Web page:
A: Venture Capitalist typically only take a minority stake in the company and do not aim “to run the show”. If I believed that I would be better at doing something, I would found the company myself and not invest in another entrepreneur or team. We look for founders that are specialists in their field and understand their business better than we, as investors, do.

 

Q: How do I calculate market size?

A: The answer to this question would require and merit its own “webinar” or workshop. If there is general interest in doing a webinar on market sizing, I am happy to do so. Meanwhile, I can recommend these articles to learn more:

 

Q: What’s the best way to prove product/market fit to an investor?

A: See more on this below in my answer to the last question. In general, the usage and hence engagement of the users of our product should be “in line” with the use case the product is targeting and hence the problem it is solving. This might differ significantly based on what market you are in, whether it’s a B2B or B2C product etc. Strong, supporting references from first users/customers are an important indicator, too. Besides, people paying for your product is always a strong signal as it shows general willingness to pay and that the product is actually solving a real problem worth paying for.

 

Q: How do I prove the network effect of my platform if it hasn’t taken off yet?

A: Network Effects typically only unfold and become more “tangible” after a certain, critical mass of users or data is reached. Then they become traceable through cohorts (retention of users by activity & revenue). Until this is not the case, you may use indirect indicators such as (a high) buyer-seller-ratio, active users from organic traffic growing quicker than those coming from paid, (a high) virality coefficient, high NPs (as indicator for word-of-mouth) or engagement of your community (if applicable) through ratios of MAUs vs. WAUs vs. DAUs (more on that below).

 

Q: You mentioned engagement numbers earlier as one of the KPIs you look at before investing. Could you give some more details on which numbers are important and perhaps how marketplaces you have invested in achieve great numbers there?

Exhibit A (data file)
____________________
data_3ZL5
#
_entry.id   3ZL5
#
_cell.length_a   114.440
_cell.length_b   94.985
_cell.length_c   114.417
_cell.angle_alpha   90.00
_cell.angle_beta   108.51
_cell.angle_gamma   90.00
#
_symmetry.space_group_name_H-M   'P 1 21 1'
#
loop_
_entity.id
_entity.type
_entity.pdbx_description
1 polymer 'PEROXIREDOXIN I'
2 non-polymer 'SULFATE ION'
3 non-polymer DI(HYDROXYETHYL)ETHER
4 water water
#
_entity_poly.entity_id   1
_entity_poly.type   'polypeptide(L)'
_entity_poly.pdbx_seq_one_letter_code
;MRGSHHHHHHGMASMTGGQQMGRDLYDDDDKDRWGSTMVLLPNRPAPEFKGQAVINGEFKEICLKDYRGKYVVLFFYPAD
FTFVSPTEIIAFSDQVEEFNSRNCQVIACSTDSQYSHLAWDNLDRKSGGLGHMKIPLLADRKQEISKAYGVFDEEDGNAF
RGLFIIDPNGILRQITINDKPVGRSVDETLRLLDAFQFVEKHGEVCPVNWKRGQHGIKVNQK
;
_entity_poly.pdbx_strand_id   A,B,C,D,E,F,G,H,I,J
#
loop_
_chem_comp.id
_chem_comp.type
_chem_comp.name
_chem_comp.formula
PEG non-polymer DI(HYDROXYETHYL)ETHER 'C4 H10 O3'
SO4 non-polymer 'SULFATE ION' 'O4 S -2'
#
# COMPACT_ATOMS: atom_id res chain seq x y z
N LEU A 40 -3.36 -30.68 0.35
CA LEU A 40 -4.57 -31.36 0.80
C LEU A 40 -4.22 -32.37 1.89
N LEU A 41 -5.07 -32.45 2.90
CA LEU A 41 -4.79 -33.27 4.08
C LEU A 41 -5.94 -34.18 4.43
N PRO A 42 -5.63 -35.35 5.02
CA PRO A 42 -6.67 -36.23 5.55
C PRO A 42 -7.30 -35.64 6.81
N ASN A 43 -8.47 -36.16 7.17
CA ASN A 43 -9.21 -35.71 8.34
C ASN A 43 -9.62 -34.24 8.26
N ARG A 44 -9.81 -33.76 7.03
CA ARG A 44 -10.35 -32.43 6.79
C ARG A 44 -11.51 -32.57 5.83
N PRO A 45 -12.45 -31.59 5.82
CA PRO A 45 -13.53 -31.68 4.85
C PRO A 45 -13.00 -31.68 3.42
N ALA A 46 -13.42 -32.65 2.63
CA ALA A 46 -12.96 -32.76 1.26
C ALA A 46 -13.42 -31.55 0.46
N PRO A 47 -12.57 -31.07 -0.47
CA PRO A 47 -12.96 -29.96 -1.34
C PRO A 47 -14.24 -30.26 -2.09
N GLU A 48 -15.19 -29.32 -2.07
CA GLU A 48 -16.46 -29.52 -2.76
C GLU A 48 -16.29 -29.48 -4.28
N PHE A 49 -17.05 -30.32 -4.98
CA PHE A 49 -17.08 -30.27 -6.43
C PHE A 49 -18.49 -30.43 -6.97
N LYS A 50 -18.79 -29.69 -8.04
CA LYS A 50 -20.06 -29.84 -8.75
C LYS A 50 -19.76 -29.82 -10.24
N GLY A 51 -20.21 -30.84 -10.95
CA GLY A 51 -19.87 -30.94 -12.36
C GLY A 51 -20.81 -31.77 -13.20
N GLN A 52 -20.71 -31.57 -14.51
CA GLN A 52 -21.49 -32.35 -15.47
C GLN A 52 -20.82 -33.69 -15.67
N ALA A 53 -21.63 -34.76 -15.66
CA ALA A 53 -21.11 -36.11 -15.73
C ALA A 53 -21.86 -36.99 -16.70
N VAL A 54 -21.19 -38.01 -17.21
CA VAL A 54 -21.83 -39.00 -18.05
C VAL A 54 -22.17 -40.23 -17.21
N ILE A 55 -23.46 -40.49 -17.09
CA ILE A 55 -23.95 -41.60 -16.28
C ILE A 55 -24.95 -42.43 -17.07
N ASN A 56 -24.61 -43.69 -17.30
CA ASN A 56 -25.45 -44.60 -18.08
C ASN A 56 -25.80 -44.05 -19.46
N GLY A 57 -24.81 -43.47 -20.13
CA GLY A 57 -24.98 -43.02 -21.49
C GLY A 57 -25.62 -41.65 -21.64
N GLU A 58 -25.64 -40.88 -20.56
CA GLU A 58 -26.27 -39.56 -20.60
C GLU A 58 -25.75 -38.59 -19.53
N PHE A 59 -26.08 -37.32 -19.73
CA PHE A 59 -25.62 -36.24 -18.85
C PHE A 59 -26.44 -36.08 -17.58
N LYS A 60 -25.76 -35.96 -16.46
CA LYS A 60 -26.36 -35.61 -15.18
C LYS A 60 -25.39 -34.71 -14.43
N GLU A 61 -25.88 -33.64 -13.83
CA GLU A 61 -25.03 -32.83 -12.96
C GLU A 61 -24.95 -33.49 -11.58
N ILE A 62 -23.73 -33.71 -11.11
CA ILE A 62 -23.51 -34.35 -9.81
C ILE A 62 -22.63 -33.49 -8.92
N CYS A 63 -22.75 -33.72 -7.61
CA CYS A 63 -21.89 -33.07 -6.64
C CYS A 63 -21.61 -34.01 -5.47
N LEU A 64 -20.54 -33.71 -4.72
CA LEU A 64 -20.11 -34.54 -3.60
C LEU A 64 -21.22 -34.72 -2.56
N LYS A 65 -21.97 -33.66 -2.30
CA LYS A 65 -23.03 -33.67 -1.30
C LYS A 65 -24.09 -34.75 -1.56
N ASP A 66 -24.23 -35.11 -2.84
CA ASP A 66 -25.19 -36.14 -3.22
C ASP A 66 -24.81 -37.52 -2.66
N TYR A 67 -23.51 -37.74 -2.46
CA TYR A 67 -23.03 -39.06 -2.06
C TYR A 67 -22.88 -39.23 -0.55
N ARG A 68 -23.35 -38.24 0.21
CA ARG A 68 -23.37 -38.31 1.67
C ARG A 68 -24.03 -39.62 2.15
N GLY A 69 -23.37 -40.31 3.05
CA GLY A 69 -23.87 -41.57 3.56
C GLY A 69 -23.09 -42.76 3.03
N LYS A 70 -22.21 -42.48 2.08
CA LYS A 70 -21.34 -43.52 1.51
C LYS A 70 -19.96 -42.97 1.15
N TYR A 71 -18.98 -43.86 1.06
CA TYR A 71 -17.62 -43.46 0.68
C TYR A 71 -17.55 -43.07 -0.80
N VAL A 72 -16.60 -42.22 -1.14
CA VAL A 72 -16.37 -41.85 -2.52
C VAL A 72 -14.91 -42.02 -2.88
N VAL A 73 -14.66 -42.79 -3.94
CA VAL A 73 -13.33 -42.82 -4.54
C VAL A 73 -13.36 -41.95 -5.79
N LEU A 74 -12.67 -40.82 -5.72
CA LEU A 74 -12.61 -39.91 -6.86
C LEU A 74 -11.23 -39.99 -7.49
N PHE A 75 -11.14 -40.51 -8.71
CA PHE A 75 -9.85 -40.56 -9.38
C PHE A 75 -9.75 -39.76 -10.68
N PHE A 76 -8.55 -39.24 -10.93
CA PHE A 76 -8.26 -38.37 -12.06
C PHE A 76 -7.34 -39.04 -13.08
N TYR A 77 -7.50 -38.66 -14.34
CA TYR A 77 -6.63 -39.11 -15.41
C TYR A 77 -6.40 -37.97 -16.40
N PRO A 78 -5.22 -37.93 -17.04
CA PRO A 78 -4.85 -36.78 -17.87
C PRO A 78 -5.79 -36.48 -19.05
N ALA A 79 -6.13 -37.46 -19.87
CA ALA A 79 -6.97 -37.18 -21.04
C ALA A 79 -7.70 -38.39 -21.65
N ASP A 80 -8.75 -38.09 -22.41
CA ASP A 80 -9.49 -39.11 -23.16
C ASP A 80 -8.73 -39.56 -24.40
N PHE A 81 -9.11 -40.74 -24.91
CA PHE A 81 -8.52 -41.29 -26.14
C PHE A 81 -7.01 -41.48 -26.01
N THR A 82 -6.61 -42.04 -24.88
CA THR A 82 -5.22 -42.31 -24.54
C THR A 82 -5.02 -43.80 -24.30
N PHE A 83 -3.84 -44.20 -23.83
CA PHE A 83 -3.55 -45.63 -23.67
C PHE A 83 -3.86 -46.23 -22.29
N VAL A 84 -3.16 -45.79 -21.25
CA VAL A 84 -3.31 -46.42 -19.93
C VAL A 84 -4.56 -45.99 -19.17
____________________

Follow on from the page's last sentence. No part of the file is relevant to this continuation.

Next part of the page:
A: Pls see my answers to above and below questions. The “benchmark” very much depends on the problem your product is trying to solve. What usage pattern would you expect based on the e.g. buying behavior of customers on both sides of the marketplace? That`s your benchmark!

 

Q: Do investors look at how prepared my company is for scaling?

A: The easy answer to that question is “Yes”. The crux is what does “scaling” or “scalability” actually mean? As a general thought, it basically means that the business is ready to grow x-fold in size (in terms of revenue, customers, users) in a given period without having to add the proportional amount of manpower/headcount and, at the same time, maintaining healthy unit economics (CAC to CLTV-ratio etc). Usually, this can only be achieved through product automation, a scalable technology platform and efficient marketing/sales.

 

Q: What does an early-stage startup need to achieve before they begin looking for investments? What would be the first signal?

A: It very much depends case by case. If you want to learn more about how to prepare for your Series A financing, you can read more from me on this topic here. For more early-stage seed-funding, I would recommend this transcript of my interview with Besedo. Generally speaking, it’s always helpful to show early signs of product-market-fit with a minimum-viable-product that customers/users actually use along the usage patterns you would expect from the particular use case the product is addressing – or better – the problem it is solving. For that we look at Monthly, Weekly and Daily Users (MAUs, WAUs, DAUs) and their ratio to each other as well as related cohort analysis.

 

Prepare your marketplace for funding.

To help you prepare your site for funding we encourage you to download the checklist on how to optimize your marketplace for funding.